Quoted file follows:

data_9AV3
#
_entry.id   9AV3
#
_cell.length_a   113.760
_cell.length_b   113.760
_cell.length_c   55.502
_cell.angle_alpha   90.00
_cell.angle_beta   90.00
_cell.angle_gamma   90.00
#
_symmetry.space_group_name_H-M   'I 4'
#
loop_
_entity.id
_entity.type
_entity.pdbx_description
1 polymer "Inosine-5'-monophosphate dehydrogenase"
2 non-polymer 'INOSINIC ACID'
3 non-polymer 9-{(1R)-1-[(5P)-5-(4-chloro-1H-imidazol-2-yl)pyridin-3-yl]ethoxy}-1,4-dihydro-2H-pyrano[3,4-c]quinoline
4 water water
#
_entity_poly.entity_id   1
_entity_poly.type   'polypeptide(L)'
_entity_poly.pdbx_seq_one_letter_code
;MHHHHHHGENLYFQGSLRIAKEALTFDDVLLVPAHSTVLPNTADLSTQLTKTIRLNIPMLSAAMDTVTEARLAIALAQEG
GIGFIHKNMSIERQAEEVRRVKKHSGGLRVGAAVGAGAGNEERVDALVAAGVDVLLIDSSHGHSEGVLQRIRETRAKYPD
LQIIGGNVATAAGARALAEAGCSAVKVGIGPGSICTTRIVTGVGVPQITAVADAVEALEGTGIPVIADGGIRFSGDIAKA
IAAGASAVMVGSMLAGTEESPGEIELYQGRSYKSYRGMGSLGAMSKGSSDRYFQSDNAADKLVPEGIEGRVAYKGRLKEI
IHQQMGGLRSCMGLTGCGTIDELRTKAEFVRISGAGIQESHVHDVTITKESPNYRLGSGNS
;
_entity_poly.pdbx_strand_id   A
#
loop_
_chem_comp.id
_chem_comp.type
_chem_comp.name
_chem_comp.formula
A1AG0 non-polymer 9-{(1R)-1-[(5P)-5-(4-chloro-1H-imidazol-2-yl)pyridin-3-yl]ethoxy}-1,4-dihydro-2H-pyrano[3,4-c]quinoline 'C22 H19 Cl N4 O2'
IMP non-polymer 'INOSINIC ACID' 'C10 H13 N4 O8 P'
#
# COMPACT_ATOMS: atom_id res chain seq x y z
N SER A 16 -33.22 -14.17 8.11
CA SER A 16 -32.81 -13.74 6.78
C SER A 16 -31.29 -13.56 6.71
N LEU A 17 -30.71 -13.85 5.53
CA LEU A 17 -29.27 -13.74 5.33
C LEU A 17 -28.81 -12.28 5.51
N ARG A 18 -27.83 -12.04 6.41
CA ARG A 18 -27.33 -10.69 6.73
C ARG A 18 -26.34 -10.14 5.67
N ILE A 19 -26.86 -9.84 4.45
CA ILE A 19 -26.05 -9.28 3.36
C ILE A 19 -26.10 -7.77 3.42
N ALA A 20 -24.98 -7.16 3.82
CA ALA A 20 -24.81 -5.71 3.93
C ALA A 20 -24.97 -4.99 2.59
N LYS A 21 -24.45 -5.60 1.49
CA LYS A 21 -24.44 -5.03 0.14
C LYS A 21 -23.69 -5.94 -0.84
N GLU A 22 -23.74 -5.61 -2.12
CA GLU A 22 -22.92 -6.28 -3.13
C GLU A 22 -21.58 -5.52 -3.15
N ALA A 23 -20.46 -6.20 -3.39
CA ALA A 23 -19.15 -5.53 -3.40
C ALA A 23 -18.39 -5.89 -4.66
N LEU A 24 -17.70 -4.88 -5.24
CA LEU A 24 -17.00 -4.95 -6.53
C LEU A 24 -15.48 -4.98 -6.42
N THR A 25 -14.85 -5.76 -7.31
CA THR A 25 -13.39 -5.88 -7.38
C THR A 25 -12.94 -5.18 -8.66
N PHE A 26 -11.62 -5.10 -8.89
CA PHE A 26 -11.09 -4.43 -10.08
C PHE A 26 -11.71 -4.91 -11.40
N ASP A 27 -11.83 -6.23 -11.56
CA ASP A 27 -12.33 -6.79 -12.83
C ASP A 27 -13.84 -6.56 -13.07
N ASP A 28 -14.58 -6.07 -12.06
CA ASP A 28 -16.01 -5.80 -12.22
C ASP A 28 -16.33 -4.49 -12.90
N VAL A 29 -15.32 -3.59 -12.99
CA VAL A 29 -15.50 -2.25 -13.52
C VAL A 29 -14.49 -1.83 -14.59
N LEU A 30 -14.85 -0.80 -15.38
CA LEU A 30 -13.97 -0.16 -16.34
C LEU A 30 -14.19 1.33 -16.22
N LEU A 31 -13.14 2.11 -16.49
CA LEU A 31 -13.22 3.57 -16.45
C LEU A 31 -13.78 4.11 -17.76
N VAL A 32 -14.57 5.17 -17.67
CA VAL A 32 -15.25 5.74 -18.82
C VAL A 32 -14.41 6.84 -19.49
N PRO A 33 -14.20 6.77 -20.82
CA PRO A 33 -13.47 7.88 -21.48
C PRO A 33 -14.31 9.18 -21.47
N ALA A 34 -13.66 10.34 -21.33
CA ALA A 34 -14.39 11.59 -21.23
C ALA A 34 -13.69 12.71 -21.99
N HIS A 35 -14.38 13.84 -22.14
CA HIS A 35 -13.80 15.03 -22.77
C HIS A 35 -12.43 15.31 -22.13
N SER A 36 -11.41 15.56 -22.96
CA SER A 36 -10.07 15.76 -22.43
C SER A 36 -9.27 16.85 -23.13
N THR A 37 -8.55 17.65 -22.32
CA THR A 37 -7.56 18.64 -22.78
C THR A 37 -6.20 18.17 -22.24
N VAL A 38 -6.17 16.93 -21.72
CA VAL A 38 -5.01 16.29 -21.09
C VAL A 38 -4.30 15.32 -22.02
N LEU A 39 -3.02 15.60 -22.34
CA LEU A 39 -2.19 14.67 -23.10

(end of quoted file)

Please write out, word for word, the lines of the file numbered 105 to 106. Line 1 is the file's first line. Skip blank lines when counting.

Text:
C SER A 36 -9.27 16.85 -23.13
N THR A 37 -8.55 17.65 -22.32